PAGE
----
On the Bookshelf...

Things Can Only Get Better

David M Barnett

For elderly churchwarden Arthur Calderbank, there's no place like home. His home just so happens to be a graveyard. He keeps himself to himself, gets on with his job, and visits his wife everyday for a chat. When one day he finds someone else has been to see his wife - and has left flowers on her grave - he is determined to solve the mystery of who and why. He receives unlikely help from a group of teenage girls as he tries to solve the mystery, and soon learns that there is more to life than his little graveyard. Set during the 1990s, Things Can Only Get Better is an uplifting story about the power of a little kindness, friendship and community for readers who enjoy Sue Townsend Ruth Hogan and Joanna Cannon.

Wanting a book that will inspire you, make you angry, laugh and cry? Then this was written just for you. I want to be subjective about this book, but a story that cheered me up through recent black days is something that is very rare. David M Barnett is one of those rare authors that can breathe life into seemingly normal humdrum life and make us see the bigger picture. This book has a warm glow to it, makes life bearable and definitely should be available on the NHS.

So why is this book so good? Well, it’s set in the real world, warts and all. Nothing is good in the lives of the characters; they’re just wandering along with no hope. Arthur, the main character (mainly because he’s the glue that binds them together) is a retired old man living in a derelict chapel in the middle of a graveyard. His wife, Molly, lies in a grave just a few steps from the door. The other four main characters are Nicola, Timmy, Gemma, and Kelly, four year 10’s from the local council estate. Nothing much is expected of them in life, the school has given up on them. Their families are all dysfunctional, struggling to live and survive. It’s set in 1996 yet the struggles and challenges it could easily be today. The same issues exist which is why this book is so uplifting. Nothing seems to be changing, until Kelly has an idea.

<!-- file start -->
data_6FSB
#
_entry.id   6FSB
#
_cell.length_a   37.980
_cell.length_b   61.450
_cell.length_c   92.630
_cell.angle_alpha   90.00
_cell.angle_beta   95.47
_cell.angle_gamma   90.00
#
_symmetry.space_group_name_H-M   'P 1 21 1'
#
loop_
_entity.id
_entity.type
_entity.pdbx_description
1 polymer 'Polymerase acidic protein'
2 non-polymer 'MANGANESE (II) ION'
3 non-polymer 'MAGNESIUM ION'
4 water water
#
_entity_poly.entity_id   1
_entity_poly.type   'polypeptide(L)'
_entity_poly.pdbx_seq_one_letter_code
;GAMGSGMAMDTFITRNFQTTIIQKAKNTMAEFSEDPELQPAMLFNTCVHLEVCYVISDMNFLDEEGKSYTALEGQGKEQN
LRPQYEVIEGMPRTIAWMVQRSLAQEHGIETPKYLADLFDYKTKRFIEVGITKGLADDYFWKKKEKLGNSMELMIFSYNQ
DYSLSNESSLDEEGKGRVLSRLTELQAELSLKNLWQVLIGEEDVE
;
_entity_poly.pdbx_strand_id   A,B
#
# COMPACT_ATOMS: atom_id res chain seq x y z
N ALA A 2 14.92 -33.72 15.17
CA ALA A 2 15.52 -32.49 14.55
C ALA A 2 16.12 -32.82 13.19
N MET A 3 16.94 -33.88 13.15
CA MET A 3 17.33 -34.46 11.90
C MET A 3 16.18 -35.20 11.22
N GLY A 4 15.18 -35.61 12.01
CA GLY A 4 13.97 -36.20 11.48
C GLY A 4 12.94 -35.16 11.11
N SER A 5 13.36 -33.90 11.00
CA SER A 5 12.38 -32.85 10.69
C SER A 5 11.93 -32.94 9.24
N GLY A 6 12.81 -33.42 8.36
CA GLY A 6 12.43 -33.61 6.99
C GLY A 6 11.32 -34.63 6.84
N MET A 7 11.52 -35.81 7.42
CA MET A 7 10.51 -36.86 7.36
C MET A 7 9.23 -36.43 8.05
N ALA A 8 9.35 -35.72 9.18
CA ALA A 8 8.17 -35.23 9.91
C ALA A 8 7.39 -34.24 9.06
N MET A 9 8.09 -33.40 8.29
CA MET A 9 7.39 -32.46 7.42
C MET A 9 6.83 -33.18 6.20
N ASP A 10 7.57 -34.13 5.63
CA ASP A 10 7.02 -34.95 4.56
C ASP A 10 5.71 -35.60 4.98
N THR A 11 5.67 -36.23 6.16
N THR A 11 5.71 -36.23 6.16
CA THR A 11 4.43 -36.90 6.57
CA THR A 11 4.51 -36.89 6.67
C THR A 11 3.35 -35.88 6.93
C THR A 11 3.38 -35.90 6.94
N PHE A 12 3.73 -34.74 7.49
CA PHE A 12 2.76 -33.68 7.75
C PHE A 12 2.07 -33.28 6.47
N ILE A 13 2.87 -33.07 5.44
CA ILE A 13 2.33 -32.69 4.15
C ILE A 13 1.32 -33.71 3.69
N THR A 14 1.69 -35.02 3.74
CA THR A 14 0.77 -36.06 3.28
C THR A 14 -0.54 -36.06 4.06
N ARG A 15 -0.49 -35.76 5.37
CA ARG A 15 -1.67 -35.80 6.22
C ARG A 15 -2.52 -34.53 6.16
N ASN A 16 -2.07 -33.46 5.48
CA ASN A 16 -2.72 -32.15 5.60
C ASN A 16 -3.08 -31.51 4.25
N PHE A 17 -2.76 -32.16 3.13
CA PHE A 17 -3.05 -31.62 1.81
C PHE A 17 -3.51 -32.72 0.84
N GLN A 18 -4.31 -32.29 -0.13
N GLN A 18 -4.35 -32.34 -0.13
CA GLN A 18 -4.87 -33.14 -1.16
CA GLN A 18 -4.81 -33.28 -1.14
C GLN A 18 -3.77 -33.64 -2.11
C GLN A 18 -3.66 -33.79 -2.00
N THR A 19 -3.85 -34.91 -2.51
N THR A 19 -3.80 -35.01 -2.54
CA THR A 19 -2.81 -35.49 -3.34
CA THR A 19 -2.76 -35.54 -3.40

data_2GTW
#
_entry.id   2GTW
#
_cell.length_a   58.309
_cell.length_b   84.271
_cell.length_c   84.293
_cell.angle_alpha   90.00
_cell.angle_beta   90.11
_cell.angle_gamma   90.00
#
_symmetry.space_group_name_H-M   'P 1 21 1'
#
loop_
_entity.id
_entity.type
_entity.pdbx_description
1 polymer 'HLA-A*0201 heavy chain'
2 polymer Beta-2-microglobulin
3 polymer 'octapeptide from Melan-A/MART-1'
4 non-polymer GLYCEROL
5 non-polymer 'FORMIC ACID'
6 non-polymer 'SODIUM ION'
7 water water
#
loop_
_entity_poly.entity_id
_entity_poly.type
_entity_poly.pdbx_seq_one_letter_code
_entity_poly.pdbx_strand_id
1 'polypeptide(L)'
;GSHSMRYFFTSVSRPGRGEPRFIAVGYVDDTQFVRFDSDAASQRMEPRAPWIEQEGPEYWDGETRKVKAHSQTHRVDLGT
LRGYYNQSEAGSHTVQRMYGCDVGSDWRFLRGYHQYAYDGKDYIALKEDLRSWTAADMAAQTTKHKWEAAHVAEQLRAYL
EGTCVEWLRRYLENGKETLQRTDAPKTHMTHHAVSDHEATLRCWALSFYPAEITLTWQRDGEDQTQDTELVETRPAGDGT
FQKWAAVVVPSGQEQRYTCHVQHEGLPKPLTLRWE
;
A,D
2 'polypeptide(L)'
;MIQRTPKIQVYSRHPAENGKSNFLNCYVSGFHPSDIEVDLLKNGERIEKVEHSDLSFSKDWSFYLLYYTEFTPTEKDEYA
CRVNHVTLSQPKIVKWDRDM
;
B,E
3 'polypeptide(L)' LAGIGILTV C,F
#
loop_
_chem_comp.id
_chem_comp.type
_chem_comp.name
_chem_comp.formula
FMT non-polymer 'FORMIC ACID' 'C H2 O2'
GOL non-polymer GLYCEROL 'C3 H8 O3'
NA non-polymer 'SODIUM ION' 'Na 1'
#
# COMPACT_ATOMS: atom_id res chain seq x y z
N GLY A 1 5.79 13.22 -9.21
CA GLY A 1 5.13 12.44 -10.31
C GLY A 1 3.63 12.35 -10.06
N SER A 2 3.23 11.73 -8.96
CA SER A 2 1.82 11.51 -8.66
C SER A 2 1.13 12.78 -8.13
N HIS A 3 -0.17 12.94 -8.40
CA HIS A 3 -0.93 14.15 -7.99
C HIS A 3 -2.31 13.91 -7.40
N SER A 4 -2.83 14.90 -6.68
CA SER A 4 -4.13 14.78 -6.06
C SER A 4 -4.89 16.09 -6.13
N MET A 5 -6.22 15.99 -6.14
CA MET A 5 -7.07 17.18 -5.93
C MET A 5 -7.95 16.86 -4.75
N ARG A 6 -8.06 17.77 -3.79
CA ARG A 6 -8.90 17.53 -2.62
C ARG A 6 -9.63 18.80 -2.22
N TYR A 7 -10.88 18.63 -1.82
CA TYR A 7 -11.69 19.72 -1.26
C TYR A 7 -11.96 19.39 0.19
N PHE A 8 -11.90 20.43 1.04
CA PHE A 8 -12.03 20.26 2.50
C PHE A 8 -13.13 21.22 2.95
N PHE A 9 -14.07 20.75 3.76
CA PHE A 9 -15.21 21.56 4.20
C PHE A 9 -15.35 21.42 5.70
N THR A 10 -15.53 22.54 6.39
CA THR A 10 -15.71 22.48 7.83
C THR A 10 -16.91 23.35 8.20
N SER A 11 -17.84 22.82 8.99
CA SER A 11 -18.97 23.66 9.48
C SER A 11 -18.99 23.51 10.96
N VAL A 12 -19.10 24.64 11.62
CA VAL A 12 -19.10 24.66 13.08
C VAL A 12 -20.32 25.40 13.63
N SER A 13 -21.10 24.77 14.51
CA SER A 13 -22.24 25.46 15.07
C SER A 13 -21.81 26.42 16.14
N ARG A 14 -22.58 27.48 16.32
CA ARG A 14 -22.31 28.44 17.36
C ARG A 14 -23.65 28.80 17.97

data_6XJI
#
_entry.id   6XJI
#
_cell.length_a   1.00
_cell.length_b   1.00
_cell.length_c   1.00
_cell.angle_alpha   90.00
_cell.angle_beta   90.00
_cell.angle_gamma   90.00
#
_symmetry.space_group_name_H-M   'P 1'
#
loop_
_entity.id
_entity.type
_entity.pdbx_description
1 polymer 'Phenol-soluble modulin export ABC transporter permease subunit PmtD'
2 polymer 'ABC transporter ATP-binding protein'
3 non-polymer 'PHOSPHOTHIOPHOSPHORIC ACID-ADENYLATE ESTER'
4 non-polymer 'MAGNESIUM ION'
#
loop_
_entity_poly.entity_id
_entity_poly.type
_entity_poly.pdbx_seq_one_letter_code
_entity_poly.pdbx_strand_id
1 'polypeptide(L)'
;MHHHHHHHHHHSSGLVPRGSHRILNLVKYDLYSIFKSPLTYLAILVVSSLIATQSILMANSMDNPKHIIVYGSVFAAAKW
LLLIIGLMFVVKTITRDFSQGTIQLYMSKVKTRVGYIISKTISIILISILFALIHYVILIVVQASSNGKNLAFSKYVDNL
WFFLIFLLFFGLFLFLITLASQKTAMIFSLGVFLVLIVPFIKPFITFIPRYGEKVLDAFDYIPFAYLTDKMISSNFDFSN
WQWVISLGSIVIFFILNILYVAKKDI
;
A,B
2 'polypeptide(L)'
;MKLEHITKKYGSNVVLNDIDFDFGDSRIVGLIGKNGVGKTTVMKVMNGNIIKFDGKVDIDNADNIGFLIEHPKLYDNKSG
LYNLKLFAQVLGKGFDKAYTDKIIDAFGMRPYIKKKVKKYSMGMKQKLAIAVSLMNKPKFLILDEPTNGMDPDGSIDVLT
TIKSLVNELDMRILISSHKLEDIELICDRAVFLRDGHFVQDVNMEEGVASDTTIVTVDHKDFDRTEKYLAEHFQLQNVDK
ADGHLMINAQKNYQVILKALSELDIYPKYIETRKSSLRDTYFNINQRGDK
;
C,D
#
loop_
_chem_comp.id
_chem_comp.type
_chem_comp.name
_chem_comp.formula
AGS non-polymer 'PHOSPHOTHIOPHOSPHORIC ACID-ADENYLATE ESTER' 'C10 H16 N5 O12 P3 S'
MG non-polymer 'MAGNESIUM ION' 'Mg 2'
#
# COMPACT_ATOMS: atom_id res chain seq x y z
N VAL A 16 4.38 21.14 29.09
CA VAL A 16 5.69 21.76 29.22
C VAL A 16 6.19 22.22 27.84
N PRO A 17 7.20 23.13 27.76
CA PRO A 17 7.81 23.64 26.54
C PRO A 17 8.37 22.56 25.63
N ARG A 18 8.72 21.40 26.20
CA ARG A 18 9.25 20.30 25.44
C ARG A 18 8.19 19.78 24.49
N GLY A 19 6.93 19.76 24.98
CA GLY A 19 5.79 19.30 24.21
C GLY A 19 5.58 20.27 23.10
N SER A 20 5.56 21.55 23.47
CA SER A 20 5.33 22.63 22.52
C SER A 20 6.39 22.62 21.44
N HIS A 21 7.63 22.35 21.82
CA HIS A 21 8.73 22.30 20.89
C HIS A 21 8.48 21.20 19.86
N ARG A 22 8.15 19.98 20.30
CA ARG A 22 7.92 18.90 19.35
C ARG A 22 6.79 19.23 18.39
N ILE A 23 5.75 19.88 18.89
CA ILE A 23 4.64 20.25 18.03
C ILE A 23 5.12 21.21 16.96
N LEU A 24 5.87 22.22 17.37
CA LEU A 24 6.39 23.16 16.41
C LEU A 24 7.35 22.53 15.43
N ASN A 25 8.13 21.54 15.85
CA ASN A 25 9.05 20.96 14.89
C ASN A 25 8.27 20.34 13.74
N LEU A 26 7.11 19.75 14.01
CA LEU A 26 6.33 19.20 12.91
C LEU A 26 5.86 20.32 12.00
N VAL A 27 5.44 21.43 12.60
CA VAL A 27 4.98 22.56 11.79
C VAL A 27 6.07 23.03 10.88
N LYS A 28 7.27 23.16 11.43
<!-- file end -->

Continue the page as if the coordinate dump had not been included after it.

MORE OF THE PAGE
This book deals with complex topics, homelessness, under achievement, racism, xenophobia, fears, mental illness, and loneliness. The teenagers would end up on the scrapheap if it weren’t for their actions. Alone they were floating away like flotsam on the river, together they make a raft that saves their lives. You learn to love these characters, willing them on to succeed, not wanting to accept what the school and life throws at them. Arthur is a gentle soul, a local ‘war hero’. His interaction with the ‘gang’ changes his life.

This book is full of references to pop culture in 1996, the groups, the music and even Buzz Lightyear. It’ll appeal to those who lived through it and to people struggling to live in the current climate. It shows the power of acting together to defeat dark forces, of not giving up and trying to maintain a smile on your face whilst doing it. The authors other books have the same effect on me, yet this one is the best so far. He sees the mundane, the common people and writes about them, yet not in a negative way. A book that’s like a warm hug to your soul.

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Review by
AJ Steel
June 15, 2023

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